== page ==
This year, I am really into Passover for its theme of celebrating the Exodus of the Israelites from Egypt (ending their enslavement) and extending that concept to your life in this moment and time.  Release yourself from whatever enslaves you be it physical, mental or spiritual. Happy Pesach or whatever you are up to tonight.

*Life Side Note: The dinner was great and what started off as a religiously thoughtful evening ended in me being a lil tipsy.  The hostess challenged me to drink basically an entire bottle of grape flavored Manishewitz with her via shots, which I pulled off without a hitch.

Monday, April 2, 2012

Hang Out Song Break #3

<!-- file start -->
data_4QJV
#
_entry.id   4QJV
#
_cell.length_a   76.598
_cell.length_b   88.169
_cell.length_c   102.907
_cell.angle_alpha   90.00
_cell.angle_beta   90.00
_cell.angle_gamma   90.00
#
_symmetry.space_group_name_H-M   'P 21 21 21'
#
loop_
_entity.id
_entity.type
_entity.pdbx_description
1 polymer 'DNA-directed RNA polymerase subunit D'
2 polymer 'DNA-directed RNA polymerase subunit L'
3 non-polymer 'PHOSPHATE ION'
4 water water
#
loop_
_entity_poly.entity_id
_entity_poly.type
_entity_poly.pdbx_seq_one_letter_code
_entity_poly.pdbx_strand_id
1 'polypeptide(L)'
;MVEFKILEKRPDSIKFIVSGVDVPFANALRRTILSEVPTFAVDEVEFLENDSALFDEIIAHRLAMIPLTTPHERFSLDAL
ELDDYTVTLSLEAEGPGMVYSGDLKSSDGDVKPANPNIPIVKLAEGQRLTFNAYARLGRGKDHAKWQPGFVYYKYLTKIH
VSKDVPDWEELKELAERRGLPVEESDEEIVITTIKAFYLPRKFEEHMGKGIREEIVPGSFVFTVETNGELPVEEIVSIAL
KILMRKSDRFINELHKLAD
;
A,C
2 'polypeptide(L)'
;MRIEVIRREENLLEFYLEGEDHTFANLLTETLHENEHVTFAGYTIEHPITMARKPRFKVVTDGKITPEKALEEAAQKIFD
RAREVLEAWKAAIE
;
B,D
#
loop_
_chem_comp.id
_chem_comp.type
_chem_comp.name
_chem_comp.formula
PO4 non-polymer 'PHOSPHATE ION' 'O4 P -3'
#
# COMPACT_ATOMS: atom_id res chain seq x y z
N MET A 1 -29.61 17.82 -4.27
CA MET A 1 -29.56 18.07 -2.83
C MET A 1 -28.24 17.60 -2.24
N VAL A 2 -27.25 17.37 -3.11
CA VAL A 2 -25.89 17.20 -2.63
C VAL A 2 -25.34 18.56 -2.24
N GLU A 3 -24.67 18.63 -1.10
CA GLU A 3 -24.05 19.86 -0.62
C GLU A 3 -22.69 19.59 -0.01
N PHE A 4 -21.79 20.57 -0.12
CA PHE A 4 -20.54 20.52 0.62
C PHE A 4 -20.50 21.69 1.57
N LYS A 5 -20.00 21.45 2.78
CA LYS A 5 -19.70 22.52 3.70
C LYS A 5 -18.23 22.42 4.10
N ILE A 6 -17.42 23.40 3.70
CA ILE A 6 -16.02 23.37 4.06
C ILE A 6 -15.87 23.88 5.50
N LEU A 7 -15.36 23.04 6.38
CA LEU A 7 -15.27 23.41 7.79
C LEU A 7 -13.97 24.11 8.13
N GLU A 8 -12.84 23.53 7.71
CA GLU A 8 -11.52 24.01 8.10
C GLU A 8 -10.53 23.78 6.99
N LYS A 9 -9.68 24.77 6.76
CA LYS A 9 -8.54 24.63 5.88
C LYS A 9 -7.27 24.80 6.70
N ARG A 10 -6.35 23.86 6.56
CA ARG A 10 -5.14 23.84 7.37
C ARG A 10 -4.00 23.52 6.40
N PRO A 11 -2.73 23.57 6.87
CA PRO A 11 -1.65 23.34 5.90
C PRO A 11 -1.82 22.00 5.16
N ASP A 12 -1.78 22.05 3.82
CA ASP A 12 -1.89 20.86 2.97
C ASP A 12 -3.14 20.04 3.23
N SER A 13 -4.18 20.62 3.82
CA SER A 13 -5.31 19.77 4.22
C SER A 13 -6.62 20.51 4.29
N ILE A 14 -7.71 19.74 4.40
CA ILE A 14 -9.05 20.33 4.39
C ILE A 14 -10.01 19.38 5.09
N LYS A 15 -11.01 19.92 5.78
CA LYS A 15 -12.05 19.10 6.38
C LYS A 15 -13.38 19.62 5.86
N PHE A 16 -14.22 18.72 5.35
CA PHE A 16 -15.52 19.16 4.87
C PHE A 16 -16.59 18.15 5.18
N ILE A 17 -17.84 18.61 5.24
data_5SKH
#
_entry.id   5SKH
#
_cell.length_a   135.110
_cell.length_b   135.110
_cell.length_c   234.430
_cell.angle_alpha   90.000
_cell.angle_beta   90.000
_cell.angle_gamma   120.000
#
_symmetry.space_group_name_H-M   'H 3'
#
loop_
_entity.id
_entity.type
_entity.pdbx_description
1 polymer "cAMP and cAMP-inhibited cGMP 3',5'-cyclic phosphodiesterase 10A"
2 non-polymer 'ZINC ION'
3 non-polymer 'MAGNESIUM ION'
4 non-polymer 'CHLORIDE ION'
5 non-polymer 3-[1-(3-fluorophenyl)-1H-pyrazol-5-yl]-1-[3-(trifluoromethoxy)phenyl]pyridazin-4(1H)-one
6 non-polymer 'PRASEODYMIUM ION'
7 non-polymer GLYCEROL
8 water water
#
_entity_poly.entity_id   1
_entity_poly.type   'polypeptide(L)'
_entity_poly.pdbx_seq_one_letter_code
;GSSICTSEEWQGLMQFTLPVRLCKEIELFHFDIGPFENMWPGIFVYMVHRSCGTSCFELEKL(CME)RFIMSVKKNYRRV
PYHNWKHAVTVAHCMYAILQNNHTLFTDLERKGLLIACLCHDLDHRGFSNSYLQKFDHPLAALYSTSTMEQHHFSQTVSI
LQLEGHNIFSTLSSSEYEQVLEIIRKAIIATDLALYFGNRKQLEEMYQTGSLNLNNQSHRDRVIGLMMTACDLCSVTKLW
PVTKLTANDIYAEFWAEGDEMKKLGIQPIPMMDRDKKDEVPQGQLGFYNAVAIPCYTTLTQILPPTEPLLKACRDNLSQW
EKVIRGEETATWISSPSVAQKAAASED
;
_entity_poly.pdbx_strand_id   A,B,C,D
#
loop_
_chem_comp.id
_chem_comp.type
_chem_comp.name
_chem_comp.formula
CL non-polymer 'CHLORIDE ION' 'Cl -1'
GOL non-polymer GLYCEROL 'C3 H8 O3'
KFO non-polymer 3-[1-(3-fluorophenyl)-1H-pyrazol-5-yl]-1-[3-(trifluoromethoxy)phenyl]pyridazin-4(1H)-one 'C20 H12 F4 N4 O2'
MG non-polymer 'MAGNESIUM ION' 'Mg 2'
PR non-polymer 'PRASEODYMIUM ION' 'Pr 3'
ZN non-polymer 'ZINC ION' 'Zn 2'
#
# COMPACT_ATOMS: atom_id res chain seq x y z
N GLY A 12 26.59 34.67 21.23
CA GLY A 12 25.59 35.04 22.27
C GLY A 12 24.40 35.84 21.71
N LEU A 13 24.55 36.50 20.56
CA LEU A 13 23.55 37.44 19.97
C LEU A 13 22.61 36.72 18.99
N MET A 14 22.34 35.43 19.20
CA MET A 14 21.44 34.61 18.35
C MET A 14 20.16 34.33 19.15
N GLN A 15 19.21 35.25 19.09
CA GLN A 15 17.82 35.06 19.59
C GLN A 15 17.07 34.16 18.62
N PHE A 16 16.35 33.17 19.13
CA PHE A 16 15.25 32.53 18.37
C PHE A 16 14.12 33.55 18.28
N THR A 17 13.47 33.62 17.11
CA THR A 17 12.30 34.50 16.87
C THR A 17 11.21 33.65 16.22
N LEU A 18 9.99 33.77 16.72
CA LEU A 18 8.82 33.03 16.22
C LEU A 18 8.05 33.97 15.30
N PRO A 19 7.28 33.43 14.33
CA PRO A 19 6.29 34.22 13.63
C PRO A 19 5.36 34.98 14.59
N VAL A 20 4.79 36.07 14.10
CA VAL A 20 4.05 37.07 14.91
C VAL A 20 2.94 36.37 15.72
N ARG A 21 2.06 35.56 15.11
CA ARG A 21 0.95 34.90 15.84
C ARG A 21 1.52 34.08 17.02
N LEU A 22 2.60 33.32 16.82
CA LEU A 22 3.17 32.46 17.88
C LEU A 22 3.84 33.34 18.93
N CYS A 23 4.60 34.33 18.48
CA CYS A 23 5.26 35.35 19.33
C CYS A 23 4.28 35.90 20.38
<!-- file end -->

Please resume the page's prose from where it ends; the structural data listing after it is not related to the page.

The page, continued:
More songs to hang out to.

(In the spirit of this upcoming week and for Deeps)

Sunday, April 1, 2012

Florida Not Wedding Part 2 and Then Some

"Truckie" parked at the Steven's compound
Within a half hour of being off the plane I was in a reggae bar in downtown Lake Worth smoking a cigarette and drinking a beer, already addressing affairs of the heart and persistent battles with this planet doom also known as Earth, with my good buddy Sue. Shortly after in the tender mugginess of a South Florida night she had me sitting on a curb, slightly tipsy, eating a crazy hot dog concoction.  I was deeply satisfied and was sure I could just get back on the plane and the ticket was already worth the price.